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The Writer's Essential Tackle Box: Getting a Hook on the Publishing Industry

1 rating: 5.0
A book by Lynn Price

The Writer's Essential Tackle Box is far more than a how-to manual, but more a parting of the clouds. This compelling and unique book is an insider s perspective to the publishing industry, offering a witty and colorful view of what it s like to sit … see full wiki

Tags: Books
Author: Lynn Price
Publisher: Behler Publications
1 review about The Writer's Essential Tackle Box: Getting...

Solid guidance on getting through the publishing maze (and a lot of run to read, too!)

  • Dec 14, 2009
Rating:
+5
I'm starting to move into the book writing realm, and I'm doing as much reading as I can to find out exactly how the business of publishing works. I found Lynn Price's blog, Behler Blog, during my research, and found she also had a book titled The Writer's Essential Tackle Box: Getting a Hook on the Publishing Industry. Loving her snarky style there meant that I was looking forward to a whole book's worth. And she didn't disappoint. Price has a great format that combines knowledge from a variety of sources, and shares her own wisdom in her unique style.

Contents:
Section 1 - Interviews - Casting the flyrod: Agents; The Book Review; Marketing and Sales; Book Shepherd; Bookstore events; Cover design; Distributor; Independent Editor; Warehouse Distribution; Internet Resources; Publicists; Websites; Conclusion
Section 2 - "Forget the bait, pass me the Maalox" - The Submission Process: Before You Bait Your Hook; Myth busting; The Log Line; The Pitch; Author Bio - creating something from nothing; Word count; The Snooze-less Query letter; The s-s-sy-sy-synopsis; Submissions Advice; Apres le query/submission; Rejection; "So why did you reject me?"; The Promotion Plan
Section 3 - "Chumming the Waters": Publishers Are Not Created Equally; The Players; Print-on-Demand - POD; Questions every writer should ask a publisher before querying; Vanity/Subsidy Publication - pay to play
Section 4 - "The Writer's Survival Style Guide": When a manuscript feels sick; Punctuation Beerfest; Submission Autopsy - Part 1 - Show vs. Tell; Submission Autopsy - Part 2 - Backstory, Fluff and Good Intentions; Submission Autopsy - Part 3 - Dialog tags; Submission Autopsy - Part 4 - POV; Physical Descriptions in Blocks of Text - Watch Out For Those Bosoms; Survival Style Guide; Watchful Writing - Mind Your Characters; Do Miracles Happen?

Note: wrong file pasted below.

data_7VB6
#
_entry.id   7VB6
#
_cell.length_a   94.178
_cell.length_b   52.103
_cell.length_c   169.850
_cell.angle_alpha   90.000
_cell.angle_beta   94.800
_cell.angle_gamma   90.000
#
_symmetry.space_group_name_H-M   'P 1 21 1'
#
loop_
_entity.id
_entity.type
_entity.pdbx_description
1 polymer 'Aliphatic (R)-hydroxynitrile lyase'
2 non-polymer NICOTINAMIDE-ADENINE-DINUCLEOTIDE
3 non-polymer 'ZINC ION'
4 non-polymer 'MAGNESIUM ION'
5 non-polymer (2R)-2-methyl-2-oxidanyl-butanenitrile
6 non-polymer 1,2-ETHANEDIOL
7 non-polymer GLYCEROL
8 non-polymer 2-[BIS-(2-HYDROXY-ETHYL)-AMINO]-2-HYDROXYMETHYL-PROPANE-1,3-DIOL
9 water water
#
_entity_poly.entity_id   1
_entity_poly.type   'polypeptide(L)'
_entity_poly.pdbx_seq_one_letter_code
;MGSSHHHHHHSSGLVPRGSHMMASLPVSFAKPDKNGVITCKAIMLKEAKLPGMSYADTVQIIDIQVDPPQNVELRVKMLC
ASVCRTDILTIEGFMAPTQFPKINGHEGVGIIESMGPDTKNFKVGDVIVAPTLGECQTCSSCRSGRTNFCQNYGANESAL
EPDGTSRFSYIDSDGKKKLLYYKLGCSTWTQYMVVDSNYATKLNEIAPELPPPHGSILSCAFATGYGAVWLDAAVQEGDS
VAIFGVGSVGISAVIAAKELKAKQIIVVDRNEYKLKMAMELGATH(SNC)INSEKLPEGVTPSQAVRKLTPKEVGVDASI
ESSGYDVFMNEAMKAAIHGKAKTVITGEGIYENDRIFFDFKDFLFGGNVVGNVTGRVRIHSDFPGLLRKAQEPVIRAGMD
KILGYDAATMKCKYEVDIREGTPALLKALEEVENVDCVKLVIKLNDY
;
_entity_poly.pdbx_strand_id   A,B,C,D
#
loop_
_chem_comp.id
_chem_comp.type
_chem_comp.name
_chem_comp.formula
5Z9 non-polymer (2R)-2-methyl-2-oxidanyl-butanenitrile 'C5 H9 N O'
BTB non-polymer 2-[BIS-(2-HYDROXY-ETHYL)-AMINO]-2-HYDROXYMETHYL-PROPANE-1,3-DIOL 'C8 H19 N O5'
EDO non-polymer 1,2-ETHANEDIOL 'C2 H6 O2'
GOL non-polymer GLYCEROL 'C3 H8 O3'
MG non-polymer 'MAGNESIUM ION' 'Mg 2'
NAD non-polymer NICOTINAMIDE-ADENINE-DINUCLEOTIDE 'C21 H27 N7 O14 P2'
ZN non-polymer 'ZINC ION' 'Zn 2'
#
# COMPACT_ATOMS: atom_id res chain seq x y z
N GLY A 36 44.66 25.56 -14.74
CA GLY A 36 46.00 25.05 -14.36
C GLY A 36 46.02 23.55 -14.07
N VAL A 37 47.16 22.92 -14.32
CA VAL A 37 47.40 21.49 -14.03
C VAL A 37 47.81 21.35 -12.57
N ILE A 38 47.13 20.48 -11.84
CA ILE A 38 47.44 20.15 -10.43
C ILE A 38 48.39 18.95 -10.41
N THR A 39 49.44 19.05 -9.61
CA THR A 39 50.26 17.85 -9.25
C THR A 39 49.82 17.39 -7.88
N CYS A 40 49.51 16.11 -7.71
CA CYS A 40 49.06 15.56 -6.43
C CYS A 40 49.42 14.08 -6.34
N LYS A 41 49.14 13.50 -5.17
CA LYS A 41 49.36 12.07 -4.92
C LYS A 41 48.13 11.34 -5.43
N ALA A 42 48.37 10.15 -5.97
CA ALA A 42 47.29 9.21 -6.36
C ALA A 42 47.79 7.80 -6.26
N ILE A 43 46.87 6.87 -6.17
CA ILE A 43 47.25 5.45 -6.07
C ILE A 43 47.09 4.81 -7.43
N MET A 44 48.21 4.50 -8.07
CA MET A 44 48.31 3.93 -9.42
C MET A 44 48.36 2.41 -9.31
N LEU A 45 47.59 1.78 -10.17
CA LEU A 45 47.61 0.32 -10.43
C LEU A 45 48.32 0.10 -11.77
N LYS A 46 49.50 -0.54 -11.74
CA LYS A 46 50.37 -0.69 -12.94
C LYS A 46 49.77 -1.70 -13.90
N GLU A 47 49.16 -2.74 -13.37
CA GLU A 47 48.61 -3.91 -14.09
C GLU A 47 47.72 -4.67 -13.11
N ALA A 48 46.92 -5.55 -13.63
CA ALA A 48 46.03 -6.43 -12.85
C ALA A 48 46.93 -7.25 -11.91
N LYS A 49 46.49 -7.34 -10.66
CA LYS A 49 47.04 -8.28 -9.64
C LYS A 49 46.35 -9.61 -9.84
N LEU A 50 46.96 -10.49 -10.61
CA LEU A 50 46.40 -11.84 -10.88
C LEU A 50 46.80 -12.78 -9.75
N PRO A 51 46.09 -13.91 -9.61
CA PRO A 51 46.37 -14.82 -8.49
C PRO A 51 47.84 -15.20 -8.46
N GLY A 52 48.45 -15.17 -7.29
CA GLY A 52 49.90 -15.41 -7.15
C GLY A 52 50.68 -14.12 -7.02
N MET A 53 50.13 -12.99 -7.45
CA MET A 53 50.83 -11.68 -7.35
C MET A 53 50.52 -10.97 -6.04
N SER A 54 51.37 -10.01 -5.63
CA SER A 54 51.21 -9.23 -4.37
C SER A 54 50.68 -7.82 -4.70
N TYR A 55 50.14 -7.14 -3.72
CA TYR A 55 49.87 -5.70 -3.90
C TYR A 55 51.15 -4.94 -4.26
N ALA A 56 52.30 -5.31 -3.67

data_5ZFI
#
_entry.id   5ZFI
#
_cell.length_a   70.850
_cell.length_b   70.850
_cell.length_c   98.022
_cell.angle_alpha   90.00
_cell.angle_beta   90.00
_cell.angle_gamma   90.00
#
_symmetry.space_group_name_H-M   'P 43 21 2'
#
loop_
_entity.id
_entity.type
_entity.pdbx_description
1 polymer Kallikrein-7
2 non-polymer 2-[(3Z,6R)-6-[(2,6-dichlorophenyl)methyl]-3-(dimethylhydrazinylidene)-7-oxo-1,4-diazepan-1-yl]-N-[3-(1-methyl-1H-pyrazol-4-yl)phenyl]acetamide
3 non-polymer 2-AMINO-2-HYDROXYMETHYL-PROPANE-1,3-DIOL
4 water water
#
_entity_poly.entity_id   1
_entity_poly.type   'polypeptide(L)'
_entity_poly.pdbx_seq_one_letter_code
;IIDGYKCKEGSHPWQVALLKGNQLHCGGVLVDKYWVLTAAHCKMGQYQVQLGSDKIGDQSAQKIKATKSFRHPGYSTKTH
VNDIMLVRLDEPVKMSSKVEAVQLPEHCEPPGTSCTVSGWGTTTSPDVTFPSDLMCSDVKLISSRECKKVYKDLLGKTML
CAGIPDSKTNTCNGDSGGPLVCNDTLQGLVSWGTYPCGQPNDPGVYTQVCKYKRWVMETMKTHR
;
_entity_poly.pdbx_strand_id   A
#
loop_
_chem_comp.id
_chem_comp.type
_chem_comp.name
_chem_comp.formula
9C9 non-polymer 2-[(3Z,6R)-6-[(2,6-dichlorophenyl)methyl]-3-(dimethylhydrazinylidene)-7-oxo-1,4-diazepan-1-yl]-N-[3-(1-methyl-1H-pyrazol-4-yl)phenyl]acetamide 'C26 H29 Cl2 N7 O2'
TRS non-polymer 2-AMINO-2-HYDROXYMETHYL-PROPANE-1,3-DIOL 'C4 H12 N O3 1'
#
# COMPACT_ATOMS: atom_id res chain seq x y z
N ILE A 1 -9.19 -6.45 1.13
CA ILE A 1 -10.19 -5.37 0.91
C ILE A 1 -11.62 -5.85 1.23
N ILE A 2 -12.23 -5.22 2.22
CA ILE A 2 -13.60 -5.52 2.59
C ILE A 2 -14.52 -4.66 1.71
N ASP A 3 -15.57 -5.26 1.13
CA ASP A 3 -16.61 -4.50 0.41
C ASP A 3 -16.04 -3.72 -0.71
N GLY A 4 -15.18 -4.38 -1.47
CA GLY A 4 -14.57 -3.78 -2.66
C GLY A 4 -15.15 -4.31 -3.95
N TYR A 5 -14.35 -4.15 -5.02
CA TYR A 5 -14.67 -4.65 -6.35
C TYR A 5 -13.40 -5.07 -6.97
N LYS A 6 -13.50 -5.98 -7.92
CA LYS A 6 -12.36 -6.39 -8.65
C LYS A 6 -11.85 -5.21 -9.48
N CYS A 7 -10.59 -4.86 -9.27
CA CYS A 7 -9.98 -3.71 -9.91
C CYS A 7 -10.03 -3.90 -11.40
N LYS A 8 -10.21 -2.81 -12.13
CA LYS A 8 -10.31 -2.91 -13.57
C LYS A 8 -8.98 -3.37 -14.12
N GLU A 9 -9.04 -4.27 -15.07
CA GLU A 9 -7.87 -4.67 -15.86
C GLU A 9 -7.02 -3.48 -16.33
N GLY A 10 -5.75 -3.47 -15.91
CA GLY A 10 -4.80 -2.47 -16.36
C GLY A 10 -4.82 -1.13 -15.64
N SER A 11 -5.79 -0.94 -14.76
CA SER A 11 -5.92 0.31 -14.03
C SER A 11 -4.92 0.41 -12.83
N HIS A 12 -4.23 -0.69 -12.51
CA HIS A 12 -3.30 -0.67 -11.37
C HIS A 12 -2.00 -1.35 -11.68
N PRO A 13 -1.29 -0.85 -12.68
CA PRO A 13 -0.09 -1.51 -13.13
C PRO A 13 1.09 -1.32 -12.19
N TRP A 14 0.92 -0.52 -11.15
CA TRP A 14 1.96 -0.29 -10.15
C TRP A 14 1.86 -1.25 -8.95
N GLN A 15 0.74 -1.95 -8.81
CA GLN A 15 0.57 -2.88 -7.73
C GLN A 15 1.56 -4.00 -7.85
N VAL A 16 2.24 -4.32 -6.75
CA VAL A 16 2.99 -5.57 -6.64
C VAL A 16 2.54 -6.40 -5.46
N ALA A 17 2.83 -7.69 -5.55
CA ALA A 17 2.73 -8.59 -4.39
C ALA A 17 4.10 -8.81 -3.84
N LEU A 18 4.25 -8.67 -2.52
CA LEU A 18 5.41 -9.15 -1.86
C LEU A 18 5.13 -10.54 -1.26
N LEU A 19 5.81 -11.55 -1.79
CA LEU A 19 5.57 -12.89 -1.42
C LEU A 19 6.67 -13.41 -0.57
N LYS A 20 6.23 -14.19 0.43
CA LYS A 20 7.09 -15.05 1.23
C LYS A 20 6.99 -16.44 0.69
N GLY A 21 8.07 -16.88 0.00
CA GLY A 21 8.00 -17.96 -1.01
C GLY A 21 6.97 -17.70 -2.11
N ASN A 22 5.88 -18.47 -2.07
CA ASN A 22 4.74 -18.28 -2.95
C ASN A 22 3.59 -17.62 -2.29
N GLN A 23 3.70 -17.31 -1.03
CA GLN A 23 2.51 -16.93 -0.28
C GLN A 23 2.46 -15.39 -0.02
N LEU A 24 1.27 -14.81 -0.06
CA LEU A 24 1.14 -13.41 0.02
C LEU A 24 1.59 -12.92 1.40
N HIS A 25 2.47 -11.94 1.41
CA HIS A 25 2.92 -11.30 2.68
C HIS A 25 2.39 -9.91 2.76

Conclusion; Index

Unlike books that tend to focus on fiction, non-fiction, or specific genres, Price offers up information that spans all writing types. Section 1 consists of interviews with a number of professionals in the publishing business. These interviews give the reader an understanding of everything that happens once you have a book or manuscript that is ready to be sprung on an unsuspecting public. From getting an agent to getting your book on shelves to letting people know your book exists, you'll get a solid understanding and perspective of what you can realistically expect. And the key word here is "realistic". Price and her interviewees don't sugarcoat the information or blow smoke. This is all hard work, and the more you know, the better.

Sections 2 through 4 moves the subject material back onto the side where Price controls the action... the publishing firm. Here she deals with what an editor will look for in terms of story, pitch, and writing. She answers the most important questions, such as what makes a successful query letter, how best to approach an editor, and the etiquette of following up on your submission. This manuscript might be the most important thing in your life, but it's just one of hundreds of submissions that the editor sees on an annual basis. Don't expect them to have the same love for your work as you do... unless you can successfully get them excited about it with your query. Section 3 is also very important, as she deals with the topic of "self-publishing" your work. As a traditional publisher, she has some definite views on that topic. You may disagree or feel like the old publishing model is dead, but her basic information is solid, and you'll be able to approach that path with eyes wide open if you choose to travel it.

I personally loved Section 4... Price is at her snarky best here. She pulls no punches on exposing bad writing and sloppy habits, but she also offers ways to clean it up. I hate to admit that I recognized myself more than once in there, so I have plenty of work to do. I also know of at least two editors who would send chocolate to Ms. Price if she could cure me of the "wasies"...

The Writer's Essential Tackle Box: Getting a Hook on the Publishing Industry is an excellent reference tool for anyone who has fantasies of one day being a published author. Yes, you might get lucky and have everything just fall into your lap without working at it, but it's far more likely you'll have to travel the ground that Price has mapped out for you. And her map will make your voyage much more productive.

Disclosure:
Obtained From: Author
Payment: Free

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